Encouraged by GPA Agreement and Russia Accession at WTO Ministerial, Business Pushes for New Approaches to Trade Liberalization

4215_image001New York and Geneva, December 17, 2011 – The World Trade Organization approval of a revised government procurement agreement and invitation for Russia to be the newest WTO member were seen as positive steps towards market liberalization by the business community, according to the United States Council for International Business (USCIB), which represents American industry views to international organizations and national governments. USCIB hopes members will follow through on pursuing new approaches for opening markets given the consensus that Doha negotiations have reached an impasse.

“Business has been pushing for an ambitious Doha deal since day one, but we recognize the difficulty faced by WTO members in making the necessary concessions for a balanced package,” said USCIB Senior Vice President Rob Mulligan, who was in Geneva for the ministerial. “We are encouraged, however, that governments are looking seriously at ways to move forward on trade absent a global consensus on Doha. Finding approaches that advance market liberalization will be critical to driving economic growth and job creation.”

In Geneva, governments agreed to update the WTO Government Procurement Agreement (GPA), which encompasses 42 member countries, and encourage non-member countries like China to join. Mr. Mulligan said business was interested in promoting serious discussion of additional plurilateral or other approaches that can move members beyond the current stalemate.

The International Chamber of Commerce (ICC), which USCIB represents in the United States, yesterday issued an open letter to G20 leaders, urging them to consider additional plurilateral trade agreements, saying these could spur economic recovery. ICC also released its latest Open Markets Index, which catalogues restrictions on trade and investment in the major economies. It said support for open trade voiced by G20 countries at the end of their summit in Cannes was not matched by their recent performance, which includes significant new commercial barriers in many countries. More on the ICC initiatives is available at www.iccwbo.org.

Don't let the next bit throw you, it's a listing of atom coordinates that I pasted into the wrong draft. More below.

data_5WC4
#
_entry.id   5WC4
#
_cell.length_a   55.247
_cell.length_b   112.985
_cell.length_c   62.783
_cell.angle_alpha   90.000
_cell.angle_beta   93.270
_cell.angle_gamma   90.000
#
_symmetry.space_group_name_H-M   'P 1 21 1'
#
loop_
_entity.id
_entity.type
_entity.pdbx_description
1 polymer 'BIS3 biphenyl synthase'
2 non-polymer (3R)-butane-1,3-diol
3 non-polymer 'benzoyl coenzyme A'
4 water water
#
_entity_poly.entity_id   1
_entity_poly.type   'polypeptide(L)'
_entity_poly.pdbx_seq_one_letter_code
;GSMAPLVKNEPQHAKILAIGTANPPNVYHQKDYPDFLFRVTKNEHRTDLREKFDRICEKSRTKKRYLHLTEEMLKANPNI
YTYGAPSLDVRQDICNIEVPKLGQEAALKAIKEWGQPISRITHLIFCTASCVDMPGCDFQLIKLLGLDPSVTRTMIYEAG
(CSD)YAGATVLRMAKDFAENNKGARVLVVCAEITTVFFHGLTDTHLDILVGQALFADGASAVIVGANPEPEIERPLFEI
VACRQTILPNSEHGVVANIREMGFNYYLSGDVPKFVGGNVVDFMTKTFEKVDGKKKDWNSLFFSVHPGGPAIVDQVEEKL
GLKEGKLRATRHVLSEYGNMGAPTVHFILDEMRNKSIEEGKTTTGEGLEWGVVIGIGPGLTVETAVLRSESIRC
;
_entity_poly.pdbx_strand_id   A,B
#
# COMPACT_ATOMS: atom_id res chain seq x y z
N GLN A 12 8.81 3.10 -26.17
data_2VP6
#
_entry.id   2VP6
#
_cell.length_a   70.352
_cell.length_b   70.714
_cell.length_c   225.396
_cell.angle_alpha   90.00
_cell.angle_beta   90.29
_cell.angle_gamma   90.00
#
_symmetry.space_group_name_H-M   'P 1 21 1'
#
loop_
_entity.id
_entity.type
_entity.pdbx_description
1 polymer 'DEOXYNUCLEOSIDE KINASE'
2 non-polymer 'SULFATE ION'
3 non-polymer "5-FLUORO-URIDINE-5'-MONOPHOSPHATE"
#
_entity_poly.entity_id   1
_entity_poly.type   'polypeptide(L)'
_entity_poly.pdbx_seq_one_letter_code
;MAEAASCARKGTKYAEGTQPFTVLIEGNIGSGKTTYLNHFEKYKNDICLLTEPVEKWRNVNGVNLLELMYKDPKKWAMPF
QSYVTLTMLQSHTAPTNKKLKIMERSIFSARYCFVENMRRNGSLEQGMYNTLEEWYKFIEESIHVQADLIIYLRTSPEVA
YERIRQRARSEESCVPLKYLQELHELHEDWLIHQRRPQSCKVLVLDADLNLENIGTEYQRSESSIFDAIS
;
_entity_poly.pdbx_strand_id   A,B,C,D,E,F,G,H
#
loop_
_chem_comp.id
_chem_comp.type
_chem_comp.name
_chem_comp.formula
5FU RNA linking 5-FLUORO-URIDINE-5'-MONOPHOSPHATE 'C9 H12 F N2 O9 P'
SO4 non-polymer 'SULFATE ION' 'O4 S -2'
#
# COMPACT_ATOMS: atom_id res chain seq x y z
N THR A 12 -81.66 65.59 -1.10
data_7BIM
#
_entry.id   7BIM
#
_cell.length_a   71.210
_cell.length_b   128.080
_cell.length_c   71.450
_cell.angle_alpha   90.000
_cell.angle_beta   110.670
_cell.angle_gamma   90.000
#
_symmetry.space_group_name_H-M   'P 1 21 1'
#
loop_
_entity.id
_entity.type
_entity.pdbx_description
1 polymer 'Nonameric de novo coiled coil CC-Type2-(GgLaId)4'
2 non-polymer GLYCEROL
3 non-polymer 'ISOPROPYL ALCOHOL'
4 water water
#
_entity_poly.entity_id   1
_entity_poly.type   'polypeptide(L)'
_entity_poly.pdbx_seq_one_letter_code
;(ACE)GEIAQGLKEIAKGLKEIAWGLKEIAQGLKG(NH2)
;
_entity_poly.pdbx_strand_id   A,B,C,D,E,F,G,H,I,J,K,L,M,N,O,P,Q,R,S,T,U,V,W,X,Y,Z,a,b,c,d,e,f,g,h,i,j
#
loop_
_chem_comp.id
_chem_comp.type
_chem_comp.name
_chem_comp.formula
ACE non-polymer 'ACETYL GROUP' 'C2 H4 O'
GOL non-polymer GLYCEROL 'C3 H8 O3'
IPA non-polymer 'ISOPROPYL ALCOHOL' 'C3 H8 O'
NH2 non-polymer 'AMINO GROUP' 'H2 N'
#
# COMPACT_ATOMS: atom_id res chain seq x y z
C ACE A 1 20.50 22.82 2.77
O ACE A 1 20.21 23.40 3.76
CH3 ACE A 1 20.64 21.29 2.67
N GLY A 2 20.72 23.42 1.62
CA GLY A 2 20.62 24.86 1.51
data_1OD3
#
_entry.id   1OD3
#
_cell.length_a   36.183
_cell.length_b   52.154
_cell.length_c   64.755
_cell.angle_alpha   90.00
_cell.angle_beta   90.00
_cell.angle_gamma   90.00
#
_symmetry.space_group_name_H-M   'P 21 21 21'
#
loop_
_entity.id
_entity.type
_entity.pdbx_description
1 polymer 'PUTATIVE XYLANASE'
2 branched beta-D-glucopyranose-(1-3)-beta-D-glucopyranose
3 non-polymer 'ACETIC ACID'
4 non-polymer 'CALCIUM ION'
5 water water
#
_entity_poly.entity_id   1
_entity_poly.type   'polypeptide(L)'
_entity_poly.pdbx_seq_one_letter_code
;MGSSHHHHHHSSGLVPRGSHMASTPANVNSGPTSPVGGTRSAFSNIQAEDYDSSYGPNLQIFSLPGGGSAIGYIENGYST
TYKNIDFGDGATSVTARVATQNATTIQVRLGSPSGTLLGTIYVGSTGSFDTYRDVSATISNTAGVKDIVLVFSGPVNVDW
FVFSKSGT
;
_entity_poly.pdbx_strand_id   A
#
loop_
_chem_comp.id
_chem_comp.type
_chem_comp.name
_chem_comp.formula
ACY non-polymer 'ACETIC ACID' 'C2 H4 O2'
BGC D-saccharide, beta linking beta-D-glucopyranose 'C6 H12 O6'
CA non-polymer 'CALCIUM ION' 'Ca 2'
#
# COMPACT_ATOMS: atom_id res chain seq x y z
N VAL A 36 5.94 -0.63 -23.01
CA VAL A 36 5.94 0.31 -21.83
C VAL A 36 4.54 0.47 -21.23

USCIB also welcomed final approval of the invitation for Russia to join the WTO, with Mr. Mulligan calling it an important and necessary step in further opening the country to rules-based trade. While in Geneva, Mr. Mulligan met with WTO officials, as well as government and business leaders from other countries, to discuss moving forward on new approaches to opening markets in the WTO.

“We will be taking a close look at the results of the ministerial and, with strong input from USCIB member companies, making recommendations to the U.S. government and the policy community on additional steps business sees as necessary to expand trade and investment through the WTO and other channels,” he said.

About USCIB:
USCIB promotes open markets, competitiveness and innovation, sustainable development and corporate responsibility, supported by international engagement and prudent regulation. Its members include top U.S.-based global companies and professional services firms from every sector of our economy, with operations in every region of the world. With a unique global network encompassing leading international business organizations, including ICC, USCIB provides business views to policy makers and regulatory authorities worldwide, and works to facilitate international trade and investment. More information is available at www.uscib.org.

Jonathan Huneke, VP communications, USCIB
(212) 703-5043 or jhuneke@uscib.org.

More on USCIB’s Trade and Investment Committee

Staff Contact:   Kira Yevtukhova

Deputy Director, Marketing and Communications
Tel: 202.617.3160

Kira Yevtukhova manages USCIB’s print and online publications, including the website, e-newsletter and quarterly magazine, and serves as the organization’s digital media strategist. Prior to this role, Kira worked for over five years within USCIB’s Policy Department, focusing on climate change, environment, nutrition, health, and chemicals related policy issues. She is a graduate of Mount Holyoke College and has an MBA from Georgetown University’s McDonough School of Business.
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